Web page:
Tongue Ties & Lip Ties in Infants

Dark haired mother holding a dark haired baby on her shoulder.

You may be familiar with the phrase "tongue-tied" but did you know that a tongue-tie is a real medical condition? There’s also such a thing as a lip-tie. Here's more information so you can identify the condition in your child and know why they may require corrective treatment.

What Is a Tongue-Tie?

The more formal name for a tongue-tie is ankyloglossia. (It's easy to see why we normally just refer to it as a tongue-tie!) A tongue-tie is the condition where there’s some sort of issue with the lingual frenulum. This is the little piece of membrane that connects the tongue to the bottom of the mouth. If it’s too thick, too short, or shaped differently in another sort of way, it can affect how well a child can breastfeed or speak. Now you understand where the idiom tongue-tied comes from!

What Is a Lip-Tie?

A lip-tie is also related to the frenulum, but this time the one that’s right behind the upper lip. This one is called the labial frenulum. This frenulum connects the upper lip to the upper gum. If it's too thick, then the upper lip may have limited movement. This in turn can make it difficult for the infant to breastfeed since it's not as easy for them to latch on.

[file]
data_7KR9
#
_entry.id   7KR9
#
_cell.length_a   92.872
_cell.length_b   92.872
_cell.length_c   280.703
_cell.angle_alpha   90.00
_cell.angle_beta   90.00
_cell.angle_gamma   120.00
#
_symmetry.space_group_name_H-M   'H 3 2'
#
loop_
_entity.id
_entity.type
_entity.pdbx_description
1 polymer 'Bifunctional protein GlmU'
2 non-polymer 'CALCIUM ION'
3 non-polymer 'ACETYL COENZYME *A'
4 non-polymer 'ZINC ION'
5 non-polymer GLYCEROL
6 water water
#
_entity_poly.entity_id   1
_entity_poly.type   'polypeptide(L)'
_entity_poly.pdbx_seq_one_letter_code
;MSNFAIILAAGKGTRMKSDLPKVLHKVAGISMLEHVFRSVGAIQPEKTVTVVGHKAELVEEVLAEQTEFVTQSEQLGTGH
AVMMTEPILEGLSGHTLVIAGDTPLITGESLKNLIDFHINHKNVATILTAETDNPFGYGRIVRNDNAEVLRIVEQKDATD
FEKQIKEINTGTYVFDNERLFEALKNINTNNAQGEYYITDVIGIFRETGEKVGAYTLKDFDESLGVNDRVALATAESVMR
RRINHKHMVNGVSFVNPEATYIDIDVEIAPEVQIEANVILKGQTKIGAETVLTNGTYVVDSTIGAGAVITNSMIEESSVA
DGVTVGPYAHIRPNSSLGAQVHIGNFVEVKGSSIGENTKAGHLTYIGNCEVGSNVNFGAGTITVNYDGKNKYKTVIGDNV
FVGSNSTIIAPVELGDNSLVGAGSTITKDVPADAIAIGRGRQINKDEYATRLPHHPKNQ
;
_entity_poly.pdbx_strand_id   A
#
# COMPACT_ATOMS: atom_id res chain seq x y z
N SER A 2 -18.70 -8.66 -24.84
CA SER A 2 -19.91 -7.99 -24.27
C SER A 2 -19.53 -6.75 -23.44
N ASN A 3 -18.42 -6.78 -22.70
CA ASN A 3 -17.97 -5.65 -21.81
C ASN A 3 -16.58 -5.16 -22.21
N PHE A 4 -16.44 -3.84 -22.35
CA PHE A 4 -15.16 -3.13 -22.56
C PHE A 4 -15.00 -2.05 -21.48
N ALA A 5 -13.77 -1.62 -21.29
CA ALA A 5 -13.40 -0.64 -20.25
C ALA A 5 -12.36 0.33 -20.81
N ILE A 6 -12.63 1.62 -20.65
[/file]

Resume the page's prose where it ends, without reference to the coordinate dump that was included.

Treatment Options

While a tongue-tie or lip-tie can negatively affect your infant’s development, the good news is that there are treatment options available. The big one is a frenectomy, which is the procedure when the frenulum is removed. If a frenectomy is needed, our pediatric dentists are experienced at making your child comfortable while they perform this quick procedure.

Pediatric Dentistry in San Antonio

At Helotes Pediatric Dentistry in San Antonio, we provide a full suite of children’s dental services. If you think your child is dealing with a tongue-tie or a lip-tie, then we recommend you book a consultation at our office so we can assess the situation in person. A frenectomy is not always necessary since some tongue-ties can go away on their own. Additionally, some tongue-ties and lip-ties are fine to leave untreated if they’re not causing any issues. We can give you our professional recommendations for the best course of action.

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